On the power of the basic algorithmic design paradigms
- Author(s): Davis, Sashka Tchameva;
- et al.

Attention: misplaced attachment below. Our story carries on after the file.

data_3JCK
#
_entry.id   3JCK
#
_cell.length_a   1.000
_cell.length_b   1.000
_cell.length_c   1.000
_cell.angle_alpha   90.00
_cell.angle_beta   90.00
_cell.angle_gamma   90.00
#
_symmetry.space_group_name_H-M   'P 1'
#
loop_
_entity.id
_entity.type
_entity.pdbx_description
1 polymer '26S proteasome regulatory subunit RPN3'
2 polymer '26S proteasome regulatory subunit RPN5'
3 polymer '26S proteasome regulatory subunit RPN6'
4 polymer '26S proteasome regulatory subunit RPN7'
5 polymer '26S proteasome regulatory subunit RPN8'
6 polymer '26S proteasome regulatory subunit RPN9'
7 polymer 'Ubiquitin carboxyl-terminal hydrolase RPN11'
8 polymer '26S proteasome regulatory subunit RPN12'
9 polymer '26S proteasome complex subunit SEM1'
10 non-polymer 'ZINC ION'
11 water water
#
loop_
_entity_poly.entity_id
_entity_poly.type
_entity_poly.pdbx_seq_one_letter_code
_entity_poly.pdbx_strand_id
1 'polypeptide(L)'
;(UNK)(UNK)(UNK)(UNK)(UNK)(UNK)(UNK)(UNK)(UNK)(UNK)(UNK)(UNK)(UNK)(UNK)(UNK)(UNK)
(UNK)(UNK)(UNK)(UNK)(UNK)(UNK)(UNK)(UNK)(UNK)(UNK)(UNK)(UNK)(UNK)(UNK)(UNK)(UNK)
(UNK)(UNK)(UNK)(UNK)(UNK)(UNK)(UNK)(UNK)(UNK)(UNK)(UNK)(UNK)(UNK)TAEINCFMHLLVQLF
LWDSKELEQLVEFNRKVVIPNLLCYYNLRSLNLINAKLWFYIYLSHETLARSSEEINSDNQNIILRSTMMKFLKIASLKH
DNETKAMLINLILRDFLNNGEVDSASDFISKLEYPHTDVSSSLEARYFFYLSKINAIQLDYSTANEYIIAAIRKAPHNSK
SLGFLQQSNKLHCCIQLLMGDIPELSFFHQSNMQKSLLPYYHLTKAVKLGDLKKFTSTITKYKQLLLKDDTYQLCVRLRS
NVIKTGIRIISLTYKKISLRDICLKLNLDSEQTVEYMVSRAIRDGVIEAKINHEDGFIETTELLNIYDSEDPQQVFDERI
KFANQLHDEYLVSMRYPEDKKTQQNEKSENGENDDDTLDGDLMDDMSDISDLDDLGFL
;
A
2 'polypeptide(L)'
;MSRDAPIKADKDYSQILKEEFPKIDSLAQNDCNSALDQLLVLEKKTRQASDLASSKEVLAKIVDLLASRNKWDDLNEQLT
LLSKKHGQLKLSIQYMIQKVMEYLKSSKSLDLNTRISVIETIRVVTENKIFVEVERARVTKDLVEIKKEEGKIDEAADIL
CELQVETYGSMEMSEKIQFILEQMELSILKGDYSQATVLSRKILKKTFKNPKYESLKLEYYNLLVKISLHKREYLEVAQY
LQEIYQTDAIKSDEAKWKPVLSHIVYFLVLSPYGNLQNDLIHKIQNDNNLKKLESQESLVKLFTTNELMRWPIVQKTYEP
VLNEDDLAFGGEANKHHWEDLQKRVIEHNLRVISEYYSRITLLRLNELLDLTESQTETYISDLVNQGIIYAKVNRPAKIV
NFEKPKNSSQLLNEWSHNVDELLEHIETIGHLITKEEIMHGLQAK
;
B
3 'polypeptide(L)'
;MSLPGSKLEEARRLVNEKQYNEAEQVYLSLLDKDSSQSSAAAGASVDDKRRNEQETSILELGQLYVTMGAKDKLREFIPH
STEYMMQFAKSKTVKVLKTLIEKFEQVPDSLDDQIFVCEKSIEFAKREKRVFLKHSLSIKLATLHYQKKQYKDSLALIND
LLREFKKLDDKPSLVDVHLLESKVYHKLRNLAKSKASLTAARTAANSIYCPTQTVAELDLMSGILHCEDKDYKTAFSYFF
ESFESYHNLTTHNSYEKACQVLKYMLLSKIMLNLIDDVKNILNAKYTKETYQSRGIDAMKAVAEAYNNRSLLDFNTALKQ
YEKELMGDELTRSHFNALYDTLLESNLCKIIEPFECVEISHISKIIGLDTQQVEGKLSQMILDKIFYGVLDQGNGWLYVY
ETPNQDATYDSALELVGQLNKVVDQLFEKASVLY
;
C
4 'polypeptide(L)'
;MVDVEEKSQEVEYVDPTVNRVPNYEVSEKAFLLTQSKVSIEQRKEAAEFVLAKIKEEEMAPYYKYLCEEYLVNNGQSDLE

This dissertation formalizes the intuitive notion of the basic algorithmic paradigms. We present three formal models which aim to capture the intrinsic power of greedy, backtracking and dynamic programming algorithms. We develop lower bound techniques for proving negative results for all algorithms in all models, which allow us to make strong statements about the limitations of each paradigm. Borodin et al. (2003) designed the Priority algorithms, a formal model of greedy algorithms for scheduling problems. We generalized the priority model to arbitrary problem domain and in particular graph problems and develop a lower bound technique for proving negative results for the class of all priority algorithms. We use the lower bound technique to show that finding shortest path in graphs with negative weights cannot be solved by a priority algorithm. We also prove that Dijkstra's algorithm is inherently adaptive and cannot be made non- adaptive. We show inapproximability results within the model for minimum weighted vertex cover, minimum metric Steiner tree, and maximum independent set problems. We develop a new 1.8-approximation scheme for the Steiner(1, 2) problem. Alekhnovich et al. (2005) presented a model of backtracking and dynamic programming algorithms called prioritized Branching Trees (pBT). We generalize their model to allow free branching and call this new model prioritized Free Branching Tree (pFBT) algorithms and developed a lower bound technique for proving negative results for randomized priority algorithms, pBT and pFBT algorithms. We use the technique to prove that pBT algorithms require exponential width to solve the 7-SAT problem and that pFBT algorithms require width of 2̂(\sqrt }n})} to solve the 7-SAT problem.Bellman-Ford is a classical dynamic programming algorithm and we show that pBT algorithms require width of 2̂}\Omega(n̂}1/9})} to solve the shortest path problem in graphs with negative weights exactly. Next we develop a stronger model of dynamic programming algorithms called prioritized Branching Programs (pBP). pBP algorithms can simulate pBT algorithms at no additional cost but also capture the notion of memoization which we believe is an essential part of the dynamic programming paradigm. We show that this class of algorithms can solve the shortest paths in graphs with negative weights but no negative cycles efficiently. We also show that two pBP sub-models can be simulated by pBT algorithms